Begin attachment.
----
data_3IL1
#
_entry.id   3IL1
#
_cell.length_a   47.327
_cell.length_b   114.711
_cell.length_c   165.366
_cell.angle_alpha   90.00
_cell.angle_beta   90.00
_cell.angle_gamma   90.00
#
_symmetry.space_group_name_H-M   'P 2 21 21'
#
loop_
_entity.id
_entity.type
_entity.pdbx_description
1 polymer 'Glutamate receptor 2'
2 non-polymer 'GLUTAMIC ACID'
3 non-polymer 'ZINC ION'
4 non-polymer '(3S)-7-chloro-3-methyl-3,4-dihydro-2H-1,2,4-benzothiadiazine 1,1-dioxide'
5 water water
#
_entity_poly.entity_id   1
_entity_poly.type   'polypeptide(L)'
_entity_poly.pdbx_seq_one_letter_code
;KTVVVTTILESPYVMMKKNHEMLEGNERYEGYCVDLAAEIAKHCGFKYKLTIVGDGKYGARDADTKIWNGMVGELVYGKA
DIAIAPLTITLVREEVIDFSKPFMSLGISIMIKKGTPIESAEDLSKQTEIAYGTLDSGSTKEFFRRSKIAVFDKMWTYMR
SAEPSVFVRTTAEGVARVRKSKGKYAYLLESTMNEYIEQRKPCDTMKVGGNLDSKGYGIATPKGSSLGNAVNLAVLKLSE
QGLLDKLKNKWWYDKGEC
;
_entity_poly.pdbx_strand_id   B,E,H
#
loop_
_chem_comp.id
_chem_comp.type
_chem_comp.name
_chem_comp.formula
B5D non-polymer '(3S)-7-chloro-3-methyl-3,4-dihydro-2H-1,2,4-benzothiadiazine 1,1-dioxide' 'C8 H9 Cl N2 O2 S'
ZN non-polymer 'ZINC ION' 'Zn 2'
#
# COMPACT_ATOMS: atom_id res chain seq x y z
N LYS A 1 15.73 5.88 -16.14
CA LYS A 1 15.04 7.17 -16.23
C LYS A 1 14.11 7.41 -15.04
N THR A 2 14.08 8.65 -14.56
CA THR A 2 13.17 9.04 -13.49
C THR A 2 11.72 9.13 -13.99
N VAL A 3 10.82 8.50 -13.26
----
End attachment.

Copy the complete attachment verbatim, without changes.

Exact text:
data_3IL1
#
_entry.id   3IL1
#
_cell.length_a   47.327
_cell.length_b   114.711
_cell.length_c   165.366
_cell.angle_alpha   90.00
_cell.angle_beta   90.00
_cell.angle_gamma   90.00
#
_symmetry.space_group_name_H-M   'P 2 21 21'
#
loop_
_entity.id
_entity.type
_entity.pdbx_description
1 polymer 'Glutamate receptor 2'
2 non-polymer 'GLUTAMIC ACID'
3 non-polymer 'ZINC ION'
4 non-polymer '(3S)-7-chloro-3-methyl-3,4-dihydro-2H-1,2,4-benzothiadiazine 1,1-dioxide'
5 water water
#
_entity_poly.entity_id   1
_entity_poly.type   'polypeptide(L)'
_entity_poly.pdbx_seq_one_letter_code
;KTVVVTTILESPYVMMKKNHEMLEGNERYEGYCVDLAAEIAKHCGFKYKLTIVGDGKYGARDADTKIWNGMVGELVYGKA
DIAIAPLTITLVREEVIDFSKPFMSLGISIMIKKGTPIESAEDLSKQTEIAYGTLDSGSTKEFFRRSKIAVFDKMWTYMR
SAEPSVFVRTTAEGVARVRKSKGKYAYLLESTMNEYIEQRKPCDTMKVGGNLDSKGYGIATPKGSSLGNAVNLAVLKLSE
QGLLDKLKNKWWYDKGEC
;
_entity_poly.pdbx_strand_id   B,E,H
#
loop_
_chem_comp.id
_chem_comp.type
_chem_comp.name
_chem_comp.formula
B5D non-polymer '(3S)-7-chloro-3-methyl-3,4-dihydro-2H-1,2,4-benzothiadiazine 1,1-dioxide' 'C8 H9 Cl N2 O2 S'
ZN non-polymer 'ZINC ION' 'Zn 2'
#
# COMPACT_ATOMS: atom_id res chain seq x y z
N LYS A 1 15.73 5.88 -16.14
CA LYS A 1 15.04 7.17 -16.23
C LYS A 1 14.11 7.41 -15.04
N THR A 2 14.08 8.65 -14.56
CA THR A 2 13.17 9.04 -13.49
C THR A 2 11.72 9.13 -13.99
N VAL A 3 10.82 8.50 -13.26